The data driven world we live in essentially requires us to analyze and collaborate on data coming from multiple sources and organizations, but the privacy world is limiting it.
This is a critical conflict that Duality has solved. Making privacy preserving collaborative data science possible will unleash the exponential value of sensitive data sets.
In your opinion, which industries will benefit the most from data collaboration?
Data is critical to every industry and sector, without exception. The first movers are sectors that are driven by data but also must comply with strict privacy regulations: finance and financial crime, health sciences, insurance, government, and telecommunications. I think marketing, adtech, and automotive will soon follow because these are also very data driven industries that are experiencing more and more regulation and limitations on the use and sharing of data. These limitations are a real threat to advertising, so adtech will need solutions that allow them to continue gaining insights from consumer data without ever sharing it with third parties.
Has the pandemic affected public opinion and attitudes toward data collaboration?
The pandemic was an excellent example that data sharing and collaborative data science can expedite health treatments and government decisions, but at the same time also highlighted the need for privacy.
The pandemic turned everyone into a data scientist. We all constantly sought out data about what was going on in order to make better decisions to protect ourselves and our families. Prior to the pandemic, most people only thought about keeping all their health data a secret, but COVID-19 made us realize the potential importance of making health data available for analysis. Now that everyone is an armchair data analyst, people are beginning to understand that privacy versus utility is not a one-way equation.
Prior to the pandemic, everyone thought of privacy as holy, anyone promoting tougher privacy protections was automatically hailed as the ‘good guy’, as a ‘data privacy hero’. The tougher the restriction the better, no questions asked. On the opposing side, the data giants like Google and Facebook/Meta were vilified as the ‘bad guys.’ The pandemic helped people understand that the issue of data privacy is not that simple. Yes, privacy is a very important principle, it is a personal right and absolutely must be upheld. Public health at the same time is important as well. And as such, the need to combine the two and find a way to analyze data and yet maintain privacy and confidentiality has become critical.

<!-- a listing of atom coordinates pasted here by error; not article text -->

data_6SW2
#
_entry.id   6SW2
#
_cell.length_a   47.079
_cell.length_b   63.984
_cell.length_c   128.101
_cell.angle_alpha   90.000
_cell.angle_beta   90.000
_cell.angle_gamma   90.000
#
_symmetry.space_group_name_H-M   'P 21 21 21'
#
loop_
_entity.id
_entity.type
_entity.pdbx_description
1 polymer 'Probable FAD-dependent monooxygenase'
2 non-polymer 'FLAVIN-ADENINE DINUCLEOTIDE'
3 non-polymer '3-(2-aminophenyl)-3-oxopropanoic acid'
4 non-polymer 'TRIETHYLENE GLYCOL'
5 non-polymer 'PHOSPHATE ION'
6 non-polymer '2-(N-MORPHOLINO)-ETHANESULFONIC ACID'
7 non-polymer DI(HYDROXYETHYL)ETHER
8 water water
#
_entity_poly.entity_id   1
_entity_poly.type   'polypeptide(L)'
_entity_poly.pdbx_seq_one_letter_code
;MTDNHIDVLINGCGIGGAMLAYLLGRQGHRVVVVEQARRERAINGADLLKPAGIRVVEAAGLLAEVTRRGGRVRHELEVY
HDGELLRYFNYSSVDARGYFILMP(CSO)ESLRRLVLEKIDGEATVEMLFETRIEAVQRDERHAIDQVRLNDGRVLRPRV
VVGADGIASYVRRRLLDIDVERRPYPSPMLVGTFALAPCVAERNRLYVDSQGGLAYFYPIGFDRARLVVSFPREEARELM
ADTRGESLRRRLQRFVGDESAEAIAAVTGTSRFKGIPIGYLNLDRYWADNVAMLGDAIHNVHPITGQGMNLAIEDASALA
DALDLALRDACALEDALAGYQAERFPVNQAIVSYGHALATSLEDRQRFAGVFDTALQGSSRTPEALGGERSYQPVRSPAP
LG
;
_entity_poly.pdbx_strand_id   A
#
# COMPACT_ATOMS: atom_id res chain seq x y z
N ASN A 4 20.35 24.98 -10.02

In your opinion, what are the biggest mistakes companies make in their data strategy?
Many companies are focused solely on analyzing their own data because they assume they could never gain access to other data sets due to privacy requirements and confidentiality constraints. Once companies realize it is possible to collaborate on data while preserving privacy and staying compliant, it will usher in a new era of data collaboration. When organizations start really collaborating with each other, they will finally be able to mine all the precious ‘gold’ out of their data.
What would you consider the biggest data privacy issues prominent today?
Data destruction. Today, the most popular approach to working on private data is to de-identify it using various techniques like deleting or masking personal identifiers with hashing, suppressing, or generalizing quasi-identifiers, etc. These de-identifying techniques are limiting and prone to re-identification. Firstly, they don’t really protect privacy. For example, in the case of the Netflix Recommendation Contest, the company de-identified viewer data before sharing it publicly with contest participants, but were hit with a $1M lawsuit and forced to cancel the contest after hackers managed to use another publicly available data source to re-identify the customers. There is a false sense of security in using these techniques.
Anytime you change or delete data, you degrade the quality of that data and hinder its value. Unfortunately, many regulatory schemes require the outright destruction of precious data. For example, HIPAA explicitly requires deletion of 18 data fields. This regulatory requirement is meant to prevent any possibility of identifying the individual, but deleting so much information degrades the value that can be extracted from the data. Today, in the name of privacy, organizations are being forced to damage the value of the data. Duality enables companies to realize the full value of data, while still protecting privacy.
Would you like to share what’s next for Duality?
Duality will continue to push forward into the new data collaboration frontier. We are very fortunate to have the very best minds in data science, privacy enhancing technologies and software engineering gathered together in one team. In the coming months and years, we will help our customers answer questions that up until now they were unable to even ask. We will help them gain access to highly valuable, and many times sensitive, multiparty data sets and create a network effect of extracting exponential value by using collaborative data science.